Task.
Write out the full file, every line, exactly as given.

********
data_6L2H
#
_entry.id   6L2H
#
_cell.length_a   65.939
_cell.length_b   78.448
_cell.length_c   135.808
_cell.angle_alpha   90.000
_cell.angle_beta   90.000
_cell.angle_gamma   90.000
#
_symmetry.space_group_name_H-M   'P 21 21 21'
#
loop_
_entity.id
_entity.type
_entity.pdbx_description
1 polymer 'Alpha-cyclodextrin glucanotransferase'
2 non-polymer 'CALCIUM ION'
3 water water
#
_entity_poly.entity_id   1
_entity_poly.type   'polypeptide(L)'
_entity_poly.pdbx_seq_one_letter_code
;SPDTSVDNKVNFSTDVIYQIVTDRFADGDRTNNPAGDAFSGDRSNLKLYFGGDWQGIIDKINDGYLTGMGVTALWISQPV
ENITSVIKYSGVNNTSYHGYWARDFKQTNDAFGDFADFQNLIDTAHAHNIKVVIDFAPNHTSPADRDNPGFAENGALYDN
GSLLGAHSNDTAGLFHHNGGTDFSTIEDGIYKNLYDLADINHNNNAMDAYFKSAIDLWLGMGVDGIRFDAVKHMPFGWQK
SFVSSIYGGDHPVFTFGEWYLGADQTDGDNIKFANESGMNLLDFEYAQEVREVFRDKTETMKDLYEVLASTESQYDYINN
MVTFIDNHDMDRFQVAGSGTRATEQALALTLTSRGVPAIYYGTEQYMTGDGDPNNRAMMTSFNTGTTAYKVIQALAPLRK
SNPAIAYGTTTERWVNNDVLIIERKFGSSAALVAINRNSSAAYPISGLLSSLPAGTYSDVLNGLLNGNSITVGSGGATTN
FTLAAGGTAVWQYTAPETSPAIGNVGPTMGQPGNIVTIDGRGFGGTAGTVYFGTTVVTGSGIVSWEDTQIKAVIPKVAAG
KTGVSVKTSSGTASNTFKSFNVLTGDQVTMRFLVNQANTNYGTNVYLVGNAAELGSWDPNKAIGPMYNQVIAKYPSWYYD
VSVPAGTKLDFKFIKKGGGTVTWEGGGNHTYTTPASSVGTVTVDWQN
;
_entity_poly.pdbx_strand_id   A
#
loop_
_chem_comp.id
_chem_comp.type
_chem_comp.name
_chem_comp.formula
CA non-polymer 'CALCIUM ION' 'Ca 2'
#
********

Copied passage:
data_6L2H
#
_entry.id   6L2H
#
_cell.length_a   65.939
_cell.length_b   78.448
_cell.length_c   135.808
_cell.angle_alpha   90.000
_cell.angle_beta   90.000
_cell.angle_gamma   90.000
#
_symmetry.space_group_name_H-M   'P 21 21 21'
#
loop_
_entity.id
_entity.type
_entity.pdbx_description
1 polymer 'Alpha-cyclodextrin glucanotransferase'
2 non-polymer 'CALCIUM ION'
3 water water
#
_entity_poly.entity_id   1
_entity_poly.type   'polypeptide(L)'
_entity_poly.pdbx_seq_one_letter_code
;SPDTSVDNKVNFSTDVIYQIVTDRFADGDRTNNPAGDAFSGDRSNLKLYFGGDWQGIIDKINDGYLTGMGVTALWISQPV
ENITSVIKYSGVNNTSYHGYWARDFKQTNDAFGDFADFQNLIDTAHAHNIKVVIDFAPNHTSPADRDNPGFAENGALYDN
GSLLGAHSNDTAGLFHHNGGTDFSTIEDGIYKNLYDLADINHNNNAMDAYFKSAIDLWLGMGVDGIRFDAVKHMPFGWQK
SFVSSIYGGDHPVFTFGEWYLGADQTDGDNIKFANESGMNLLDFEYAQEVREVFRDKTETMKDLYEVLASTESQYDYINN
MVTFIDNHDMDRFQVAGSGTRATEQALALTLTSRGVPAIYYGTEQYMTGDGDPNNRAMMTSFNTGTTAYKVIQALAPLRK
SNPAIAYGTTTERWVNNDVLIIERKFGSSAALVAINRNSSAAYPISGLLSSLPAGTYSDVLNGLLNGNSITVGSGGATTN
FTLAAGGTAVWQYTAPETSPAIGNVGPTMGQPGNIVTIDGRGFGGTAGTVYFGTTVVTGSGIVSWEDTQIKAVIPKVAAG
KTGVSVKTSSGTASNTFKSFNVLTGDQVTMRFLVNQANTNYGTNVYLVGNAAELGSWDPNKAIGPMYNQVIAKYPSWYYD
VSVPAGTKLDFKFIKKGGGTVTWEGGGNHTYTTPASSVGTVTVDWQN
;
_entity_poly.pdbx_strand_id   A
#
loop_
_chem_comp.id
_chem_comp.type
_chem_comp.name
_chem_comp.formula
CA non-polymer 'CALCIUM ION' 'Ca 2'
#